What are the risks of influencer whitelisting?

Creators should be aware that there exists a good amount of risk with influencer whitelisting.

The first, and often overlooked, risk a creator faces with respect to whitelisting is a lost opportunity to earn what their services are worth if whitelisting isn’t carved out as an “added” service in the agreement. Often the Odin team has seen Influencer Agreements where whitelisting is just thrown in as a matter of course with no acknowledgment that it is an additional service that deserves additional compensation (or at least a higher overall rate).

Secondly, creators should appreciate that when agreeing to whitelisting, they are handing over the reins of their social media accounts and persona – i.e. their bread and butter – to another person. Creators have to trust that brands won’t use their content or permissions in a way that harms the creator’s brand or alienates their audience (for example, by saturation or editing or repurposing content in an inauthentic way). If the content is used or re-used in a way that reflects poorly on the creator or that exceeds permissions granted, things can go south pretty quickly. 

Best case scenario, there are no problems, and the creator and the brand work together in perfect harmony. Medium case scenario the brand or agency does something that mildly conflicts with the creator’s brand or with the terms of the agreement. Worst case scenario the brand posts something terrible in the influencer’s name, hijacks the account or mishandles it in a way that allows someone else to hijack the account.

This is where having a clearly defined protocol for whitelisting in the influencer agreement, together with consequences for violations, becomes key. Strangely enough, it’s pretty common to see influencer agreements with zero language describing how the whitelisting will actually work in practice or what the specific rights and obligations of the creator and brand are with respect to whitelisting.

For whitelisting to work, both parties need to be on the same page as evidenced by very clear contract terms.

What’s a content creator to do?

We strongly urge both creators and advertisers to have clearly drafted contracts in place in these situations that accurately reflect the parties’ understandings and expectations. Here are some of the questions that these contracts should answer specifically (please note that this is not an exhaustive list): 

  • Termination: Under what circumstances can the parties terminate the deal and what are the repercussions if the relationship is terminated? How are the creator’s pay and the brand’s rights in the content affected by termination?
  • Nature of access: What accounts can be accessed and under what circumstances? Does the creator have the right to revoke access in the event of abuse?
  • Compensation: What additional remuneration will the influencer be given for granting the brand whitelisting rights? Influencer whitelisting is an added service above and beyond content creation and creators need to be fairly compensated for it.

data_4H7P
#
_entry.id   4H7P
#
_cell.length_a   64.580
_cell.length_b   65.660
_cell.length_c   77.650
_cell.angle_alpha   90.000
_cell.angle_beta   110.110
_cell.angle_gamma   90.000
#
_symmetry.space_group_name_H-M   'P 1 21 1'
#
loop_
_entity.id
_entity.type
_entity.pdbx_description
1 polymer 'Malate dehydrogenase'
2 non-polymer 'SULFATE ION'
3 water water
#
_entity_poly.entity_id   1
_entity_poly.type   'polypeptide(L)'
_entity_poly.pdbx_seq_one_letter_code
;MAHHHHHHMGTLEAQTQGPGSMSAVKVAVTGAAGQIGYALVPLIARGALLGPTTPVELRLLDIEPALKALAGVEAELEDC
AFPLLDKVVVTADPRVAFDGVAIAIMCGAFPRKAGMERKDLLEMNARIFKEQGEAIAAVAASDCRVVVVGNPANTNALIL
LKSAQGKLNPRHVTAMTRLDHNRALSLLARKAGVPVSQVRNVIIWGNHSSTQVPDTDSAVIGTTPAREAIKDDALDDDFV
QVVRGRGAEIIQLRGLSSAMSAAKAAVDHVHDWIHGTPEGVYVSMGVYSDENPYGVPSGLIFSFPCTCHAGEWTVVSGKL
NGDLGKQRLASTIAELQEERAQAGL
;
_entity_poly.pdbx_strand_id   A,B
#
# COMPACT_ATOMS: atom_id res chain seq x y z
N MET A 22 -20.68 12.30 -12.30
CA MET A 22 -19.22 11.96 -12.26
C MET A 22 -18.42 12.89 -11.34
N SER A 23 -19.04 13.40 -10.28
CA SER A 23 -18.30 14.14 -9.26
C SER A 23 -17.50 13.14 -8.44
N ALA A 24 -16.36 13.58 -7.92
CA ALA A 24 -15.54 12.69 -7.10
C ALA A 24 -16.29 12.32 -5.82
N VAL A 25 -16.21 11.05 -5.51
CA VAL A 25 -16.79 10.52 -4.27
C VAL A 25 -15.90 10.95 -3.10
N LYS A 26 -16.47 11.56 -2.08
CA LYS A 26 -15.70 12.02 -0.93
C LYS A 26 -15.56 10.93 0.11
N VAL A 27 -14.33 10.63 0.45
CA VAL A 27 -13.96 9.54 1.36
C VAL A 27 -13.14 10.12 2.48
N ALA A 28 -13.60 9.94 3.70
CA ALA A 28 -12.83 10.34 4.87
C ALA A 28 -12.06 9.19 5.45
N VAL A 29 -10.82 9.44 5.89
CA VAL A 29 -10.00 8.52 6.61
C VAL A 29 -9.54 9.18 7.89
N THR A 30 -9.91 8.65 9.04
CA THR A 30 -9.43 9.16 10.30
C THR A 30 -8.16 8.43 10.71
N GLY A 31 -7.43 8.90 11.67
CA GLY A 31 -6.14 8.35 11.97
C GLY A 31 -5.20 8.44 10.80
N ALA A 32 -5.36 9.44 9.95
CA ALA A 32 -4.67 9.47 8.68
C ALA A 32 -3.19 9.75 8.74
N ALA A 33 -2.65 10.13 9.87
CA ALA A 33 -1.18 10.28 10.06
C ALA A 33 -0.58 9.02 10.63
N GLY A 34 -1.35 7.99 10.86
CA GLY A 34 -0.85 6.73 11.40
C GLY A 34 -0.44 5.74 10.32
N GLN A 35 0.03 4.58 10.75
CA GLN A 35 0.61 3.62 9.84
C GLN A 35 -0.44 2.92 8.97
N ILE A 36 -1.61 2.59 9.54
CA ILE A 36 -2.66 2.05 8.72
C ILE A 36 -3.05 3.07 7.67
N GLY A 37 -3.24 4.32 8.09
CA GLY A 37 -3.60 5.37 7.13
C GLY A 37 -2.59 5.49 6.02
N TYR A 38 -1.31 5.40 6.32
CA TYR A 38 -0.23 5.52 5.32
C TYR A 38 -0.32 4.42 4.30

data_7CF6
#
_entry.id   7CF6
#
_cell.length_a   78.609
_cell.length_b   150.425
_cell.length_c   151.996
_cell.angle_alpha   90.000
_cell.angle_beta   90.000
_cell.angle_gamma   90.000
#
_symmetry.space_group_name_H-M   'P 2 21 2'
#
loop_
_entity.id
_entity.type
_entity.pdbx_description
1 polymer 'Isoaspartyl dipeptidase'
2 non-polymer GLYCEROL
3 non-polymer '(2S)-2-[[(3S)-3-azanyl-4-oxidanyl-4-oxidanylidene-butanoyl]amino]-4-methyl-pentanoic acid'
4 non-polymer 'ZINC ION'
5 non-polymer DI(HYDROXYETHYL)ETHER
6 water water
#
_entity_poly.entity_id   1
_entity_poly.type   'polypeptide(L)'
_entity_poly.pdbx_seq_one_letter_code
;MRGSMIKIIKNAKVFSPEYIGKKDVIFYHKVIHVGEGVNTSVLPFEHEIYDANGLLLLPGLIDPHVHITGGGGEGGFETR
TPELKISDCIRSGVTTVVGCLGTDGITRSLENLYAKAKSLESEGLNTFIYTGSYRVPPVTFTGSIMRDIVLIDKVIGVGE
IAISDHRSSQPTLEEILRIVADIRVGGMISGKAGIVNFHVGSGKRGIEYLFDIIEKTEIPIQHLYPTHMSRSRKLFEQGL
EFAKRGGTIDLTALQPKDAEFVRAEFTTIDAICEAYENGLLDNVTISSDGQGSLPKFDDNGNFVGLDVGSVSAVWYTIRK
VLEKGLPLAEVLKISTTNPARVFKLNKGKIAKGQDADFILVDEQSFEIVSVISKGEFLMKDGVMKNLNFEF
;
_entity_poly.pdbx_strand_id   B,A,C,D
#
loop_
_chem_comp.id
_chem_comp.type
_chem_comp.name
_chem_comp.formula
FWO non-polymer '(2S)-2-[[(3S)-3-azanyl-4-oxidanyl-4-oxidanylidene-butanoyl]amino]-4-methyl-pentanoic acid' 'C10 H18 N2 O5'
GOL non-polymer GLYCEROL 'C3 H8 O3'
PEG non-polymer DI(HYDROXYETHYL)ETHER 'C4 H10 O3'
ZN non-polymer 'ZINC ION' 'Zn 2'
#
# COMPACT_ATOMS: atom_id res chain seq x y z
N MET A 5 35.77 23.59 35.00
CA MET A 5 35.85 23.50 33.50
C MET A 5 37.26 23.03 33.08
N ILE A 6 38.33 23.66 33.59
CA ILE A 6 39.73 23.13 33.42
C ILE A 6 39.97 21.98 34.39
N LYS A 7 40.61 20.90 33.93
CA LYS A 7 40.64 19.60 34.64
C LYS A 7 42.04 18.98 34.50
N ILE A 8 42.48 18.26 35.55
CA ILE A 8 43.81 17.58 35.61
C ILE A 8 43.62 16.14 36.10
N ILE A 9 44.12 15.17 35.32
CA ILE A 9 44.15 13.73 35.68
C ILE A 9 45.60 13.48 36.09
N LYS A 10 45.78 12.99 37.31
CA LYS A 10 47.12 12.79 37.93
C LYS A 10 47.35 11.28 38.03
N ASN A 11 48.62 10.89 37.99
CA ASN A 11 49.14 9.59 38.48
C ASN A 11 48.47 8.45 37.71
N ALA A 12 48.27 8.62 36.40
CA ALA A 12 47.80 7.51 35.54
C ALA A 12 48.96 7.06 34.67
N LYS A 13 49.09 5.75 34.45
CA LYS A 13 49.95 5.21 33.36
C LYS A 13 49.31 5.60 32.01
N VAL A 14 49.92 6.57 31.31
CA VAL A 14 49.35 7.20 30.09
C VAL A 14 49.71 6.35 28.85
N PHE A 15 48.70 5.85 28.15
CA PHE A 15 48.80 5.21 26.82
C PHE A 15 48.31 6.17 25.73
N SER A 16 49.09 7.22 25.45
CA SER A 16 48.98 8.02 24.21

• Modification rights: Is the brand only allowed to boost the content that the creator makes without changing it or do they have the right to re-cut creator content in order to make new/different ads? If modifications are allowed, what approval rights does the creator have with respect to modifications? 
  • Length of the whitelisting rights: How often and how long can the brand whitelist the content? It may not make sense for the period in which brand can whitelist content to be the same as the term of the campaign or a creator’s other services under an influencer agreement.
  • Comments: How will comments be managed? Can the brand comment on behalf of the creator? If so, what approval rights does the creator have?
  • Exclusivity: What, if any, exclusivity obligations will the influencer have and for how long? Does the fee adequately compensate the creator for these obligations? Exclusivity should also be treated as an additional service, and the creator should be compensated accordingly. Whether or not an influencer agreement requires exclusivity (and most do for some period) it’s important to note that while a given brand has rights to use the influencer’s content, the influencer is probably limited in the exclusive rights that can be granted to another brand. 
  • Security: What security standard is the brand held to? Brands, should at a minimum, have a duty to use reasonable efforts to keep a creator’s accounts and account information secure.
  • Liability and Indemnification: If the brand posts content that they don’t have rights to under the creator’s name or does something else that harms the creator or a third party what are the consequences? There needs to be a well-drafted indemnification clause to protect the creator.

Michele Robichaux

Michele is an attorney at Odin Law and Media. Her transactional law experience has led her to specialize in the legal issues that affect creators of all kinds. With an extensive background as a Big Law associate, In-house counsel for US and European social media and entertainment companies, and as legal and business advisor to clients in both the US and Europe, she brings not only skill and know-how but also diverse experience and perspective to her clients. She can be reached at michele at odin law dot com.

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